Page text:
The API is designed for bulk operations; it takes a list of entities/properties to operate on, and returns lists or dictionaries of the combined results.
On input, a reference consists of a resolver to find the entity, and some optional properties used by the operation that is being performed.
An input reference can be unresolved, meaning that they may not refer to a valid entity. It will be resolved as part of executing the operation that was requested.
Results are delivered using callback blocks, which pass back entity references.
On output, a reference will always be resolved. It still has a resolver internally, but it is guaranteed to be an instance of
An output reference contains a dictionary with fetched properties of the entity. The dictionary is not guaranteed to contain all of the entity's properties - only the ones that were requested by the operation performed. Properties are passed in and returned as immutable dictionaries.
References are relatively lightweight structures which can be passed around safely in the client, and are not tied to a particular thread, database context, or even datastore.
References can be created by client code, by specifying an entity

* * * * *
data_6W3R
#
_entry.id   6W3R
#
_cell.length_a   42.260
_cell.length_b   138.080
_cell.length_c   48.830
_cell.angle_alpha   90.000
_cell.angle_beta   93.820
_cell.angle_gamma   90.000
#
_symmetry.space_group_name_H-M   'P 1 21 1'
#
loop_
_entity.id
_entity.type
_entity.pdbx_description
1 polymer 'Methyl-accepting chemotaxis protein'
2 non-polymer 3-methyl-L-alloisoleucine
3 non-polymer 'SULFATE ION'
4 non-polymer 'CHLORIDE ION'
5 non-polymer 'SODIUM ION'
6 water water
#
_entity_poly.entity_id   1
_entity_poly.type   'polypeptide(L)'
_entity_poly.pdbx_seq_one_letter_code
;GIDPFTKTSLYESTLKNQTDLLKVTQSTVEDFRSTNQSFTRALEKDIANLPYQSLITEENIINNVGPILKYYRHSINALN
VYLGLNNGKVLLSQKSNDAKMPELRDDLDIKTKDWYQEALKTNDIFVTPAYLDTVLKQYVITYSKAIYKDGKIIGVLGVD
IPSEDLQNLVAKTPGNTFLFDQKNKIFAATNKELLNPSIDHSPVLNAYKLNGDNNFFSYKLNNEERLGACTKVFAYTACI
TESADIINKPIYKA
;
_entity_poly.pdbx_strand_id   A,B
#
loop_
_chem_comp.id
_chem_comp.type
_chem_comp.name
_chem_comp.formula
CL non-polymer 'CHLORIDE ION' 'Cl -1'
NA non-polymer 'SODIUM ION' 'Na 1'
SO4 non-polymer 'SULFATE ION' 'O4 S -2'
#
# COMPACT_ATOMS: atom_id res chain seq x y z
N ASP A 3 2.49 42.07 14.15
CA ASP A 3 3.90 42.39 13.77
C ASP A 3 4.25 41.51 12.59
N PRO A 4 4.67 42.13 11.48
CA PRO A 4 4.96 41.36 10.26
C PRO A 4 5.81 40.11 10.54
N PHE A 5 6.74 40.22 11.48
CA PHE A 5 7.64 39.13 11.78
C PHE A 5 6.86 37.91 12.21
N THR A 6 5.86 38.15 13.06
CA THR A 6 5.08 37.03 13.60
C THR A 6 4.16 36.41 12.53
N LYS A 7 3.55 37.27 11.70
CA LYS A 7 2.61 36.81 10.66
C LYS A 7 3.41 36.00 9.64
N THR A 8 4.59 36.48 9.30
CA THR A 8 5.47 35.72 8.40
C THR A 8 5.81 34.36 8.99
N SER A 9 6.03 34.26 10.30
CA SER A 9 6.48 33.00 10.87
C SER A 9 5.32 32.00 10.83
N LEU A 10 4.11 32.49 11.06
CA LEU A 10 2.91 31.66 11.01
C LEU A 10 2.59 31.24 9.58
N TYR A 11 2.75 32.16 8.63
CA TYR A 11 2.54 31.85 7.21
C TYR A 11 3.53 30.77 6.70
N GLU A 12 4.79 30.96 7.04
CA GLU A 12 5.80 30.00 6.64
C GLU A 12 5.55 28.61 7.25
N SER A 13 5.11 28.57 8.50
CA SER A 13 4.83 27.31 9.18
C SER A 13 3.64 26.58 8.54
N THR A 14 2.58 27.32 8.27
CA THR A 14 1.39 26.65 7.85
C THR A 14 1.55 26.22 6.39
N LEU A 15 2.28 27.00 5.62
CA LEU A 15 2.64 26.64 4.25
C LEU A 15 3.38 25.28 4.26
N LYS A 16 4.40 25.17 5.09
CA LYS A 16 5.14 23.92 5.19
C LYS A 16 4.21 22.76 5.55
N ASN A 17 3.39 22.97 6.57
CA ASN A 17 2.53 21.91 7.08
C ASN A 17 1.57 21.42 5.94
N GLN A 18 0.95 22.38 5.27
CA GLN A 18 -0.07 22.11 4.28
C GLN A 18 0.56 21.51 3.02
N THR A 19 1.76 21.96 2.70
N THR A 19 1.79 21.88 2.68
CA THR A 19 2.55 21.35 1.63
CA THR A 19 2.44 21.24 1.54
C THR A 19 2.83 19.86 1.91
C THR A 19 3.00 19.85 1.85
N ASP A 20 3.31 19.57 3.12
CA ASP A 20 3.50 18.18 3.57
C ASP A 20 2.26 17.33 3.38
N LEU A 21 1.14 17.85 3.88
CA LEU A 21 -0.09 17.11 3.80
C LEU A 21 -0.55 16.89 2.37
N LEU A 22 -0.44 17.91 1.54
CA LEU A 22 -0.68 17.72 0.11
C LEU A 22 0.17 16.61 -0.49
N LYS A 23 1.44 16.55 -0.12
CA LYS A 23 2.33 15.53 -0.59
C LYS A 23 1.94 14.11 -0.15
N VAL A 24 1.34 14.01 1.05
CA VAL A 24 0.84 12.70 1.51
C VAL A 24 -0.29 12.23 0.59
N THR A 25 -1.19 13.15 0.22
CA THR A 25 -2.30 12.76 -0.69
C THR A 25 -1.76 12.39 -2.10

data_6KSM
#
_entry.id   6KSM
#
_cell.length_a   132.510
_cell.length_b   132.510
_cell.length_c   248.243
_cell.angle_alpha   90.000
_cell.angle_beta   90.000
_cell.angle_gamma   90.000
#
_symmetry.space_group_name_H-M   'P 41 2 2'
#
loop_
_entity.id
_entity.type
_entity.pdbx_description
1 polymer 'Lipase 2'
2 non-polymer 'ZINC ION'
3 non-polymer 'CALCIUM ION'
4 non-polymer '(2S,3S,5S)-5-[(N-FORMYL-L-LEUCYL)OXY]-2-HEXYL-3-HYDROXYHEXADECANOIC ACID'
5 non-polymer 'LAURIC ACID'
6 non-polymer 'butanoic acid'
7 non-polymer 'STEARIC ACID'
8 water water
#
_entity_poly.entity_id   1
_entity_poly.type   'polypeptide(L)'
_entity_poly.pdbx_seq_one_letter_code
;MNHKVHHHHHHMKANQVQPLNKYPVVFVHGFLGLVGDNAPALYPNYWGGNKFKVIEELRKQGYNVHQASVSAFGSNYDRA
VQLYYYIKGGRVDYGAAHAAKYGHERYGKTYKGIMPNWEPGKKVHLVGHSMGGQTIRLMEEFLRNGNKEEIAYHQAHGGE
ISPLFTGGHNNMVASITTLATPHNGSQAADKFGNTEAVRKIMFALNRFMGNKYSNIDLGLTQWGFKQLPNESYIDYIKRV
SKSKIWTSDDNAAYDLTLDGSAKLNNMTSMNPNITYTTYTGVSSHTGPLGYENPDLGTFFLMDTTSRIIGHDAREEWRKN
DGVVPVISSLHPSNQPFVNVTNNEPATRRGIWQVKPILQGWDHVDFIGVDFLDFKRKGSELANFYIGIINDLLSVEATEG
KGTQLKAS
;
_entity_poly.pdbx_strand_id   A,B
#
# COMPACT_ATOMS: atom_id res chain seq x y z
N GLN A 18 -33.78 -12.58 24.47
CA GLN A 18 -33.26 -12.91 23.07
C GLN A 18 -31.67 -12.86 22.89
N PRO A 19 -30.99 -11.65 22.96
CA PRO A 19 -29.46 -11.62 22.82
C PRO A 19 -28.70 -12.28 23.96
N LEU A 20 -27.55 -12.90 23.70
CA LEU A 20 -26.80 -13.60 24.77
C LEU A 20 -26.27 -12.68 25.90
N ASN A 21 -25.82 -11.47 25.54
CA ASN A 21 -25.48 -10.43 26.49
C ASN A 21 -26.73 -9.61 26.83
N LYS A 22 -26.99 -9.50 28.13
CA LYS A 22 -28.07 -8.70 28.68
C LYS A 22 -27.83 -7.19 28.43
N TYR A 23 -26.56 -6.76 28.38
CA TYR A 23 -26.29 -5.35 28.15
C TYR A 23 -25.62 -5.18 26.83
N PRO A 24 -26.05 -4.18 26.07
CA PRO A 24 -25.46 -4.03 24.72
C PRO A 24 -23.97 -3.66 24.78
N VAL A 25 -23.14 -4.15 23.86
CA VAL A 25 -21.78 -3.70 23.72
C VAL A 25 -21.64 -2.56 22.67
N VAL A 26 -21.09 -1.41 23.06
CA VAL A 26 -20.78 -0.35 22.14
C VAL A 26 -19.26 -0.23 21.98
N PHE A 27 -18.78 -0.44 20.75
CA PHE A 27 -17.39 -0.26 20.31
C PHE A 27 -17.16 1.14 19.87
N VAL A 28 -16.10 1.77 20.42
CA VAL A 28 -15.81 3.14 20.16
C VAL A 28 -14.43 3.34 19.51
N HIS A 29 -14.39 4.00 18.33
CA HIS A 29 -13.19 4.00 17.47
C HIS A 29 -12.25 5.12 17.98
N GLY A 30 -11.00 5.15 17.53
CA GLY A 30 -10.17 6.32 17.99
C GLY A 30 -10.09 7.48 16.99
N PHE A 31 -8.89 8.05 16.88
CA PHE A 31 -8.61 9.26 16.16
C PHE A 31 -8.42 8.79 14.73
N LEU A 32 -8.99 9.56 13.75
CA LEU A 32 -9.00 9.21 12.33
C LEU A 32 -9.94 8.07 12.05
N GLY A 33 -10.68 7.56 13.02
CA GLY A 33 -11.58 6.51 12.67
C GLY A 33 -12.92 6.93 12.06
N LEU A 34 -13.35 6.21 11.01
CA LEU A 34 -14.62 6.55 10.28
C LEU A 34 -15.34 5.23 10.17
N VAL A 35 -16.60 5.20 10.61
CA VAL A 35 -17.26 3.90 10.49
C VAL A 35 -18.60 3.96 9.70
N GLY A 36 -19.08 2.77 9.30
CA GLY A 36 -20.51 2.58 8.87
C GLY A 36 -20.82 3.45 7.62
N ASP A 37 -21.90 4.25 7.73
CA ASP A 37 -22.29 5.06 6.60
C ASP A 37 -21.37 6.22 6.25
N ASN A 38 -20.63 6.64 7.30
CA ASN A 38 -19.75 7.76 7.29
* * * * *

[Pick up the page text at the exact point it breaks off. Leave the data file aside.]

identifier to look for, or a value to match against an entity property (eg
name == "test").
Internally, an unresolved reference is resolved to an actual
EntityRecord. If you pass in a reference that was the output of a previous operation, it will already be resolved.
Sometimes your client code knows (or expects) that an entity exists, and if resolution fails it's either a programming error or you simply want to do nothing.
Other times you want to specify an entity by name or identifier, and create if it wasn't already there.
Entity references support this pattern by allowing you to provide a type and set of initial properties along with the search keys.
When the entity is resolved, if the reference doesn't match an existing object, a new object is created using supplied type and properties.
You can register custom reference classes that inherit from
Each of these is associated with a particular entity type.
If you create the in client code and pass them in requesting creation, an entity of the associated type will be created. This saves you having to specify the type explicitly.